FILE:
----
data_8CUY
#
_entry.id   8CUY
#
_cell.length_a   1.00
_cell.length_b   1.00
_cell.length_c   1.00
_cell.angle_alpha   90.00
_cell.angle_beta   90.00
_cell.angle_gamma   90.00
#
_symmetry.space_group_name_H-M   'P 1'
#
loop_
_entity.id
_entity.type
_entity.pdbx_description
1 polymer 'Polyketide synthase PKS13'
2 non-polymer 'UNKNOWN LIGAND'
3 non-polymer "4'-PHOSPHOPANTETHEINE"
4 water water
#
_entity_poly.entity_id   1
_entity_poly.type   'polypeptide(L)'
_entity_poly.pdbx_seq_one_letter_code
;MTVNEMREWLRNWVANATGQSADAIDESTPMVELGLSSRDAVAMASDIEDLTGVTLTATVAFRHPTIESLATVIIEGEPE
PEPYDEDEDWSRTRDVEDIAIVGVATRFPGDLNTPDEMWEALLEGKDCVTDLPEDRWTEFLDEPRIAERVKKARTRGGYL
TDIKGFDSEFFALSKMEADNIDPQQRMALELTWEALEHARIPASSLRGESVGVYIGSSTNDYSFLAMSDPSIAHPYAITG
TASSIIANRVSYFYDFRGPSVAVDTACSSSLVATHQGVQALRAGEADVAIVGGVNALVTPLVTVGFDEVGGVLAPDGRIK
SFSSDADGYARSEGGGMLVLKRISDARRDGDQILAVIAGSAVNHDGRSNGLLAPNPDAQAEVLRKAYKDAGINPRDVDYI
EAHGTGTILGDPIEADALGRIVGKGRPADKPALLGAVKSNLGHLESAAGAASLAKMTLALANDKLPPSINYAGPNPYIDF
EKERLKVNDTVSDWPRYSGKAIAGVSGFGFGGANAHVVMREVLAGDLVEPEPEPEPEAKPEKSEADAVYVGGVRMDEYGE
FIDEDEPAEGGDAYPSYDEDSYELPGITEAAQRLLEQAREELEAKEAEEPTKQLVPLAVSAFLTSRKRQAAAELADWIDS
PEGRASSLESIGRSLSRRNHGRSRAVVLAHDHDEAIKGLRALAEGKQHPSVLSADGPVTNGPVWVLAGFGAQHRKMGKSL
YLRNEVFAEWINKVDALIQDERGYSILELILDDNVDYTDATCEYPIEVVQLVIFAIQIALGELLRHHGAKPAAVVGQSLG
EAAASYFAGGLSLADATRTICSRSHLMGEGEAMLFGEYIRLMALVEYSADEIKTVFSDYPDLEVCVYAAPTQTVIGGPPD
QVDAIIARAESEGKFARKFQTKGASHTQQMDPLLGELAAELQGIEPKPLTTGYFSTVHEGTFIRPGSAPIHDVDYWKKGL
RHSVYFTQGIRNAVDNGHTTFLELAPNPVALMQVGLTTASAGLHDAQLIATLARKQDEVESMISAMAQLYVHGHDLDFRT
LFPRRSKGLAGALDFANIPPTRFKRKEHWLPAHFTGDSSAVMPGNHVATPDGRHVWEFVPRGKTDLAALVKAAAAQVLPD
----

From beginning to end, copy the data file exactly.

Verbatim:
data_8CUY
#
_entry.id   8CUY
#
_cell.length_a   1.00
_cell.length_b   1.00
_cell.length_c   1.00
_cell.angle_alpha   90.00
_cell.angle_beta   90.00
_cell.angle_gamma   90.00
#
_symmetry.space_group_name_H-M   'P 1'
#
loop_
_entity.id
_entity.type
_entity.pdbx_description
1 polymer 'Polyketide synthase PKS13'
2 non-polymer 'UNKNOWN LIGAND'
3 non-polymer "4'-PHOSPHOPANTETHEINE"
4 water water
#
_entity_poly.entity_id   1
_entity_poly.type   'polypeptide(L)'
_entity_poly.pdbx_seq_one_letter_code
;MTVNEMREWLRNWVANATGQSADAIDESTPMVELGLSSRDAVAMASDIEDLTGVTLTATVAFRHPTIESLATVIIEGEPE
PEPYDEDEDWSRTRDVEDIAIVGVATRFPGDLNTPDEMWEALLEGKDCVTDLPEDRWTEFLDEPRIAERVKKARTRGGYL
TDIKGFDSEFFALSKMEADNIDPQQRMALELTWEALEHARIPASSLRGESVGVYIGSSTNDYSFLAMSDPSIAHPYAITG
TASSIIANRVSYFYDFRGPSVAVDTACSSSLVATHQGVQALRAGEADVAIVGGVNALVTPLVTVGFDEVGGVLAPDGRIK
SFSSDADGYARSEGGGMLVLKRISDARRDGDQILAVIAGSAVNHDGRSNGLLAPNPDAQAEVLRKAYKDAGINPRDVDYI
EAHGTGTILGDPIEADALGRIVGKGRPADKPALLGAVKSNLGHLESAAGAASLAKMTLALANDKLPPSINYAGPNPYIDF
EKERLKVNDTVSDWPRYSGKAIAGVSGFGFGGANAHVVMREVLAGDLVEPEPEPEPEAKPEKSEADAVYVGGVRMDEYGE
FIDEDEPAEGGDAYPSYDEDSYELPGITEAAQRLLEQAREELEAKEAEEPTKQLVPLAVSAFLTSRKRQAAAELADWIDS
PEGRASSLESIGRSLSRRNHGRSRAVVLAHDHDEAIKGLRALAEGKQHPSVLSADGPVTNGPVWVLAGFGAQHRKMGKSL
YLRNEVFAEWINKVDALIQDERGYSILELILDDNVDYTDATCEYPIEVVQLVIFAIQIALGELLRHHGAKPAAVVGQSLG
EAAASYFAGGLSLADATRTICSRSHLMGEGEAMLFGEYIRLMALVEYSADEIKTVFSDYPDLEVCVYAAPTQTVIGGPPD
QVDAIIARAESEGKFARKFQTKGASHTQQMDPLLGELAAELQGIEPKPLTTGYFSTVHEGTFIRPGSAPIHDVDYWKKGL
RHSVYFTQGIRNAVDNGHTTFLELAPNPVALMQVGLTTASAGLHDAQLIATLARKQDEVESMISAMAQLYVHGHDLDFRT
LFPRRSKGLAGALDFANIPPTRFKRKEHWLPAHFTGDSSAVMPGNHVATPDGRHVWEFVPRGKTDLAALVKAAAAQVLPD